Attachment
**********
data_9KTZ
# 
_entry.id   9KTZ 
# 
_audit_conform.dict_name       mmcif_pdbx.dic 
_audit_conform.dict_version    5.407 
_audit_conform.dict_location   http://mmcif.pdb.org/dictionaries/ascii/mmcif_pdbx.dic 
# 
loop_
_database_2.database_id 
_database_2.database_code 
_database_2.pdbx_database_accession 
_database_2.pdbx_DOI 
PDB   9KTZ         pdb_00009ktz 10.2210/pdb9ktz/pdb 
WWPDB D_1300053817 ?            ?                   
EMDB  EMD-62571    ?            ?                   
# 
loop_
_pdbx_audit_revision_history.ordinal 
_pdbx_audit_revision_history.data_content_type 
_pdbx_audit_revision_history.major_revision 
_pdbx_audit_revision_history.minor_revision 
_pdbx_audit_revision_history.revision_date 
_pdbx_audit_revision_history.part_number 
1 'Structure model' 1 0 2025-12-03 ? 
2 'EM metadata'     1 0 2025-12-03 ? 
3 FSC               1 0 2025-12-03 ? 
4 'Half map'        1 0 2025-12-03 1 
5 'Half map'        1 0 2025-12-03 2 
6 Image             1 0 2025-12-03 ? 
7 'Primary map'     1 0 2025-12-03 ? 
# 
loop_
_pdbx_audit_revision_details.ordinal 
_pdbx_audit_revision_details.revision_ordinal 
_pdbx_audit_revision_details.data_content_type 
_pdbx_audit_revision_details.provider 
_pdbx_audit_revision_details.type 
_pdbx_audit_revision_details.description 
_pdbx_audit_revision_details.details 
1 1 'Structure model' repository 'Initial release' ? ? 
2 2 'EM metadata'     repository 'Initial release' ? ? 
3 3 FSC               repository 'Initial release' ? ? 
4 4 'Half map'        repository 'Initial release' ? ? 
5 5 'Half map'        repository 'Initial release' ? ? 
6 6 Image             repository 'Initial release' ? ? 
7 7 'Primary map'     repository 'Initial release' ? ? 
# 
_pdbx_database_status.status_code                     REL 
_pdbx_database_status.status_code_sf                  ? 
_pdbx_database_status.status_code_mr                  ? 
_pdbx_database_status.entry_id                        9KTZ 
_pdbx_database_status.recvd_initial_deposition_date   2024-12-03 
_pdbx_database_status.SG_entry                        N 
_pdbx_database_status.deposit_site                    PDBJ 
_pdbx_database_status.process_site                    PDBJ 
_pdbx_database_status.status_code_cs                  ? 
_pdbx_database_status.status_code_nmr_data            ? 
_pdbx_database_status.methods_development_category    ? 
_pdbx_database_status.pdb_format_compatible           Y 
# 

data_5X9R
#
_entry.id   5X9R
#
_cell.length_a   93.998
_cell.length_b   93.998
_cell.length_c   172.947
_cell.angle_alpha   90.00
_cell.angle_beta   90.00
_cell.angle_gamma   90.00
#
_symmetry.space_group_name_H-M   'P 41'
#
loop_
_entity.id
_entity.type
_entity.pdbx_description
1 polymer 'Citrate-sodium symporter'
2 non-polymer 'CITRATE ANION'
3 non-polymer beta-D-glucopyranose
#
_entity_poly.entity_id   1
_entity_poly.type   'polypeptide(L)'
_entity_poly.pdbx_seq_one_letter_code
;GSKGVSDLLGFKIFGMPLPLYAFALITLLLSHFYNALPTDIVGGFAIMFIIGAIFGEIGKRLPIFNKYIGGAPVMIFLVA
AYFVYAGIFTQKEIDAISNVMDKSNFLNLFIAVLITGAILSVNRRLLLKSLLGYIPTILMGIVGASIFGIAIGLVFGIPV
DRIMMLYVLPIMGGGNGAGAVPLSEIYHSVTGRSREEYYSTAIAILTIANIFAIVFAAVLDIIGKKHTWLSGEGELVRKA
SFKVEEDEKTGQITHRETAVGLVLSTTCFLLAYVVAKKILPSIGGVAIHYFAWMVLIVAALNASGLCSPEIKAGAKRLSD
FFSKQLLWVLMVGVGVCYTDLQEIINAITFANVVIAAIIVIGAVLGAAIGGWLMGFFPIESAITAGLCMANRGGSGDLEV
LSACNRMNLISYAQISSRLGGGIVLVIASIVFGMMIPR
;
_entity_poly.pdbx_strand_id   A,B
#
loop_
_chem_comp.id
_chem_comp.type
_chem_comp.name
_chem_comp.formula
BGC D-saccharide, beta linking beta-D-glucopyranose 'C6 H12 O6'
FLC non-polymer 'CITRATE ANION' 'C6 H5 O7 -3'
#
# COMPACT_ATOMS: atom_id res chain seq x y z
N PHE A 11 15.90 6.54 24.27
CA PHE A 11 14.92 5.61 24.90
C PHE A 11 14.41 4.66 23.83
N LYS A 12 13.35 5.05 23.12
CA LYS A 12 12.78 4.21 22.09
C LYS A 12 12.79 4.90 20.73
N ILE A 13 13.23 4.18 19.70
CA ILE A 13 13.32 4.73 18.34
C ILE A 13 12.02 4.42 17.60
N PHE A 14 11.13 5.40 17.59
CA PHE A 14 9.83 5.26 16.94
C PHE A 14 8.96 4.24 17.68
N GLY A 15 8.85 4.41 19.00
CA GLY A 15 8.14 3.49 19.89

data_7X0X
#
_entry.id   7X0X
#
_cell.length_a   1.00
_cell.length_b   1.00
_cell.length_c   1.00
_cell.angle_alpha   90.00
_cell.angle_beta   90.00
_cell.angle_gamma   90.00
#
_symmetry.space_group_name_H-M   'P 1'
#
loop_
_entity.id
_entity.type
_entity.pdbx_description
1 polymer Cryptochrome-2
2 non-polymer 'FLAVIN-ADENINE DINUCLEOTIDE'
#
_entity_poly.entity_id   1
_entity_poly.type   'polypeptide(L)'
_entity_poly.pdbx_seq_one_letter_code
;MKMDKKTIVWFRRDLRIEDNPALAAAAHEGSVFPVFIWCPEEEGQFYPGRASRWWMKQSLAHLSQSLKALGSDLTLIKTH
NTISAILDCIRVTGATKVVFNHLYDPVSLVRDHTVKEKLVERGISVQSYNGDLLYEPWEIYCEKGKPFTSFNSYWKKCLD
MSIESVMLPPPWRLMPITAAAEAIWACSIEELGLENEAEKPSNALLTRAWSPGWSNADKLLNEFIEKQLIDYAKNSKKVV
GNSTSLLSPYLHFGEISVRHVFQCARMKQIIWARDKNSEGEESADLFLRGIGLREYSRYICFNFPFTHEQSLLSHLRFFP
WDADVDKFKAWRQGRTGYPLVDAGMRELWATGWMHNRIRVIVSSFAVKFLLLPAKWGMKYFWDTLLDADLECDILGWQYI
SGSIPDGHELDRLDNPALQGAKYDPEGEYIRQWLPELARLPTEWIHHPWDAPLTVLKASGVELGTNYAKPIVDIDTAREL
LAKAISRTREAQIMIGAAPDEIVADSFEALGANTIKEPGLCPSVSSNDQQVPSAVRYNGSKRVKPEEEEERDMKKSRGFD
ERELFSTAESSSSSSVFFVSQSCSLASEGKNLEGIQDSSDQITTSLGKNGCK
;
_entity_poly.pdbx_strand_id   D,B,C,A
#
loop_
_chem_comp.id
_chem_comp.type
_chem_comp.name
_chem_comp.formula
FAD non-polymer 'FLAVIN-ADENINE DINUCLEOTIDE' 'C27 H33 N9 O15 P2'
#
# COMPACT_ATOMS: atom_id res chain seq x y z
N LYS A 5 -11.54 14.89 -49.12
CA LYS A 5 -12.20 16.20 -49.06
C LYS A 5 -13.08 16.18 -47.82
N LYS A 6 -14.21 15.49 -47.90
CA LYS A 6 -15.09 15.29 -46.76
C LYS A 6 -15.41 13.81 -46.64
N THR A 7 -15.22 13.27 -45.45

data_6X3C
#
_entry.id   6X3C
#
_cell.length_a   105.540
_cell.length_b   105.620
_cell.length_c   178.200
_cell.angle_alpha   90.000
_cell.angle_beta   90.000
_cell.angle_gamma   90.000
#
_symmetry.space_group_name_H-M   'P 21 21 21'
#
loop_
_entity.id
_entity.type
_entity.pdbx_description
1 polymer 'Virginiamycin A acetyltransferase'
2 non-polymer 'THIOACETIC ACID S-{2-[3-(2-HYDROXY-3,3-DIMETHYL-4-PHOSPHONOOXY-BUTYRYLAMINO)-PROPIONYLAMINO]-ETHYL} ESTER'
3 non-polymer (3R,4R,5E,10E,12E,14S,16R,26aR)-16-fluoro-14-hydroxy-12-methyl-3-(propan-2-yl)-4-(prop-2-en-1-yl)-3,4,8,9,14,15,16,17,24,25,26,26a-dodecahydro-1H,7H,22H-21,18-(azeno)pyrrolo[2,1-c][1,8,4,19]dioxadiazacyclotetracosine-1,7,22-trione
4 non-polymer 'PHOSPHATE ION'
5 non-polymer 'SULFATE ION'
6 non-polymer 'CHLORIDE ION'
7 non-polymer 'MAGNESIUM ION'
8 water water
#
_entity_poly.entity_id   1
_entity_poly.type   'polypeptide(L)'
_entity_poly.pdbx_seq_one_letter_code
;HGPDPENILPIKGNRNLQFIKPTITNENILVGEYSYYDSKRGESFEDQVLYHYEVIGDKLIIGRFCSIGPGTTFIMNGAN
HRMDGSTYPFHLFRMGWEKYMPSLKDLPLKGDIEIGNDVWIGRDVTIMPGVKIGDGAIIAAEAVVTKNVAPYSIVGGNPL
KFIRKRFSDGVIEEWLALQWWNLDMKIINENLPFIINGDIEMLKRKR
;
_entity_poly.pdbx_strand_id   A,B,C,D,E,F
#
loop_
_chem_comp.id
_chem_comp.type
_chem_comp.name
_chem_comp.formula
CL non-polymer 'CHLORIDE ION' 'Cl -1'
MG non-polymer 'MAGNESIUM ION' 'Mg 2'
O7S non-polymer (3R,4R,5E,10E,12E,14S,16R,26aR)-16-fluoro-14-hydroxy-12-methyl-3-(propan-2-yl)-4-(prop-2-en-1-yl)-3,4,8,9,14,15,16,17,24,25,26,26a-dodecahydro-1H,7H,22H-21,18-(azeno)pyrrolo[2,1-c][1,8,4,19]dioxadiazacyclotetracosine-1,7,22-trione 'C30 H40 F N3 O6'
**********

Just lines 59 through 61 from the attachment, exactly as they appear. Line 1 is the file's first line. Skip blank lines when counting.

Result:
_pdbx_database_status.methods_development_category    ? 
_pdbx_database_status.pdb_format_compatible           Y 
# 